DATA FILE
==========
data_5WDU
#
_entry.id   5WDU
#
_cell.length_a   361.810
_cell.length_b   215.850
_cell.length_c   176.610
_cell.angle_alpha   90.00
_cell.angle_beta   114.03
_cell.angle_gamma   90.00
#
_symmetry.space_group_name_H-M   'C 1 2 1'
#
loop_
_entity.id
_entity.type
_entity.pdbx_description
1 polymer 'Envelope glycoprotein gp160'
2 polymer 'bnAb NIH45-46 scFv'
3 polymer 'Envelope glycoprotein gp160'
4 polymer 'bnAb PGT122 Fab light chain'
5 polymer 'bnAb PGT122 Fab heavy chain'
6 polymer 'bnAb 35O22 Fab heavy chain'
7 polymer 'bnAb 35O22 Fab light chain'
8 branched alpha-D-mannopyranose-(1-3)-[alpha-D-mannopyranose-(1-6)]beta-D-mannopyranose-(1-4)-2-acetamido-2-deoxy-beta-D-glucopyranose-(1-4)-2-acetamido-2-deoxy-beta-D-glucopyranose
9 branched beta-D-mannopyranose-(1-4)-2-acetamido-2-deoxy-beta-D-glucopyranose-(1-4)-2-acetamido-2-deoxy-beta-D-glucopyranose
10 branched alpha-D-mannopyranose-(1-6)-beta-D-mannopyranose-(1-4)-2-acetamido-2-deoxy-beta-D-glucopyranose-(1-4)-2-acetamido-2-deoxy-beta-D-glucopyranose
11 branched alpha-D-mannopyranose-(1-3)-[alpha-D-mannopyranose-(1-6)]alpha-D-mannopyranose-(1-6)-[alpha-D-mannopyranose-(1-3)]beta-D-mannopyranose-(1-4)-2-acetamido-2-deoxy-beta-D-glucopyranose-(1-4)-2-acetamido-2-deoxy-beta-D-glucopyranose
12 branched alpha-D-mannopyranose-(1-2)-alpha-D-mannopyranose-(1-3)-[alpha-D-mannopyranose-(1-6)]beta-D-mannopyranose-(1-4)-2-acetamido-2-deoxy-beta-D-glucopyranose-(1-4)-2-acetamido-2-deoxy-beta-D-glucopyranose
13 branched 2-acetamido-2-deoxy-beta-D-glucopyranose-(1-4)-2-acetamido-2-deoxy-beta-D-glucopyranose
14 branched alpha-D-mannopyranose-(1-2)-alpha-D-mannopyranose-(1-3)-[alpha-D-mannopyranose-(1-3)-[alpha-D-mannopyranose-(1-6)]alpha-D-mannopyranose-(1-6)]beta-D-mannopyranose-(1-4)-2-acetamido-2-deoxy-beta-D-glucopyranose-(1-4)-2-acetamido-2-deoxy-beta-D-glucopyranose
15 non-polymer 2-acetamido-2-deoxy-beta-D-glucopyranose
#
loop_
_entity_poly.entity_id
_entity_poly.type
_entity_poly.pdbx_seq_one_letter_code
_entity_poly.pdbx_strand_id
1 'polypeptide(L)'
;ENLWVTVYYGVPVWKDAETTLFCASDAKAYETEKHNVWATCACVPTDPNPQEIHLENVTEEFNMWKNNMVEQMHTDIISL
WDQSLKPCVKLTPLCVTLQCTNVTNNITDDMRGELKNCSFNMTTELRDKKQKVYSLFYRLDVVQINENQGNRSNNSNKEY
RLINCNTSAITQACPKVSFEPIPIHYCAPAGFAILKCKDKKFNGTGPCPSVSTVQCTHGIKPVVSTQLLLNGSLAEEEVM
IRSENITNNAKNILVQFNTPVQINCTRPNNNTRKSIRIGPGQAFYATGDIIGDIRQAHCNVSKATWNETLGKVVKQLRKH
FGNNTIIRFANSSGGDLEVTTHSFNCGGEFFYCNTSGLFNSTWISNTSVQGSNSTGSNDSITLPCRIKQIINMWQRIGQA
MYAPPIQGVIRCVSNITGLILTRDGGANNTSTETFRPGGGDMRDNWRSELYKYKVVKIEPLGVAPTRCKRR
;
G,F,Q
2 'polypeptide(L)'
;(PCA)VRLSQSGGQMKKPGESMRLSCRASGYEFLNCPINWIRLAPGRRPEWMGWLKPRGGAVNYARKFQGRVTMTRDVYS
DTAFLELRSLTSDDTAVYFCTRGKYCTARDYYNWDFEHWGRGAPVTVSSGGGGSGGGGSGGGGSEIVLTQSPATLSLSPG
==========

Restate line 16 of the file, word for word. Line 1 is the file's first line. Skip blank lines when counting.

_entity.type